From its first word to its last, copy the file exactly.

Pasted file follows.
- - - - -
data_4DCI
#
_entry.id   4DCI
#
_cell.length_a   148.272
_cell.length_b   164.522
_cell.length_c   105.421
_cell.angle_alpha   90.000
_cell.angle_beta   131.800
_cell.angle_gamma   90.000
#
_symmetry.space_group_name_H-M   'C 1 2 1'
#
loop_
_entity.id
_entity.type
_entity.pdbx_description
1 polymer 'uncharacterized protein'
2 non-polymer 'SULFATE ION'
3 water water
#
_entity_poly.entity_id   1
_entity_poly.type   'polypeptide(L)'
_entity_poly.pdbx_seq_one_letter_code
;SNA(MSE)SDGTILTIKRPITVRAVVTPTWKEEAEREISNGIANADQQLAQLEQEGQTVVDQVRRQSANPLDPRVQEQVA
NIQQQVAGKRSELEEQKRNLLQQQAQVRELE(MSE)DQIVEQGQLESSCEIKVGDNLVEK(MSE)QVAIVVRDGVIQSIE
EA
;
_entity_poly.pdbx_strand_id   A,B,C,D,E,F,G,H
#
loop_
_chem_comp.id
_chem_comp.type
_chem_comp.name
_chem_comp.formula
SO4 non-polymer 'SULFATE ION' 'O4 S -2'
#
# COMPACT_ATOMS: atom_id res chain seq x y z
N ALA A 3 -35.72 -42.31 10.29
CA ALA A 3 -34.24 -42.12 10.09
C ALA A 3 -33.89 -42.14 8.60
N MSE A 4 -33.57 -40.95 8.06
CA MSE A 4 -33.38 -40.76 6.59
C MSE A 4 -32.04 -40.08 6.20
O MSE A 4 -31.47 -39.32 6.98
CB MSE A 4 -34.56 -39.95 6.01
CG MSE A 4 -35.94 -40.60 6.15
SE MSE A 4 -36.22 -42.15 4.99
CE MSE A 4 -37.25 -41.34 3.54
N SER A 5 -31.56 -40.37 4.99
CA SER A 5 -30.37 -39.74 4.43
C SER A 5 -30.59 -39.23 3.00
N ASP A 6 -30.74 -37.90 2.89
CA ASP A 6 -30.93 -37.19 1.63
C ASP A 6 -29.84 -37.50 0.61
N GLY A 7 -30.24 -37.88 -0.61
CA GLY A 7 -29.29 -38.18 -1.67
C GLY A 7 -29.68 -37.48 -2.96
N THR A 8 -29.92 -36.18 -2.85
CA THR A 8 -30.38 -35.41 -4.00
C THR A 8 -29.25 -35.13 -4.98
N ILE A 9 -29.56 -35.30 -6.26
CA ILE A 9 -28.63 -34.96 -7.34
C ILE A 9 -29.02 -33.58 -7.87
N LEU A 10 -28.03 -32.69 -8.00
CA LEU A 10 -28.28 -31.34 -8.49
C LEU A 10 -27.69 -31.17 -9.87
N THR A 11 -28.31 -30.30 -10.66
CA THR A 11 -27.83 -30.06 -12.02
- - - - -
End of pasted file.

data_4DCI
#
_entry.id   4DCI
#
_cell.length_a   148.272
_cell.length_b   164.522
_cell.length_c   105.421
_cell.angle_alpha   90.000
_cell.angle_beta   131.800
_cell.angle_gamma   90.000
#
_symmetry.space_group_name_H-M   'C 1 2 1'
#
loop_
_entity.id
_entity.type
_entity.pdbx_description
1 polymer 'uncharacterized protein'
2 non-polymer 'SULFATE ION'
3 water water
#
_entity_poly.entity_id   1
_entity_poly.type   'polypeptide(L)'
_entity_poly.pdbx_seq_one_letter_code
;SNA(MSE)SDGTILTIKRPITVRAVVTPTWKEEAEREISNGIANADQQLAQLEQEGQTVVDQVRRQSANPLDPRVQEQVA
NIQQQVAGKRSELEEQKRNLLQQQAQVRELE(MSE)DQIVEQGQLESSCEIKVGDNLVEK(MSE)QVAIVVRDGVIQSIE
EA
;
_entity_poly.pdbx_strand_id   A,B,C,D,E,F,G,H
#
loop_
_chem_comp.id
_chem_comp.type
_chem_comp.name
_chem_comp.formula
SO4 non-polymer 'SULFATE ION' 'O4 S -2'
#
# COMPACT_ATOMS: atom_id res chain seq x y z
N ALA A 3 -35.72 -42.31 10.29
CA ALA A 3 -34.24 -42.12 10.09
C ALA A 3 -33.89 -42.14 8.60
N MSE A 4 -33.57 -40.95 8.06
CA MSE A 4 -33.38 -40.76 6.59
C MSE A 4 -32.04 -40.08 6.20
O MSE A 4 -31.47 -39.32 6.98
CB MSE A 4 -34.56 -39.95 6.01
CG MSE A 4 -35.94 -40.60 6.15
SE MSE A 4 -36.22 -42.15 4.99
CE MSE A 4 -37.25 -41.34 3.54
N SER A 5 -31.56 -40.37 4.99
CA SER A 5 -30.37 -39.74 4.43
C SER A 5 -30.59 -39.23 3.00
N ASP A 6 -30.74 -37.90 2.89
CA ASP A 6 -30.93 -37.19 1.63
C ASP A 6 -29.84 -37.50 0.61
N GLY A 7 -30.24 -37.88 -0.61
CA GLY A 7 -29.29 -38.18 -1.67
C GLY A 7 -29.68 -37.48 -2.96
N THR A 8 -29.92 -36.18 -2.85
CA THR A 8 -30.38 -35.41 -4.00
C THR A 8 -29.25 -35.13 -4.98
N ILE A 9 -29.56 -35.30 -6.26
CA ILE A 9 -28.63 -34.96 -7.34
C ILE A 9 -29.02 -33.58 -7.87
N LEU A 10 -28.03 -32.69 -8.00
CA LEU A 10 -28.28 -31.34 -8.49
C LEU A 10 -27.69 -31.17 -9.87
N THR A 11 -28.31 -30.30 -10.66
CA THR A 11 -27.83 -30.06 -12.02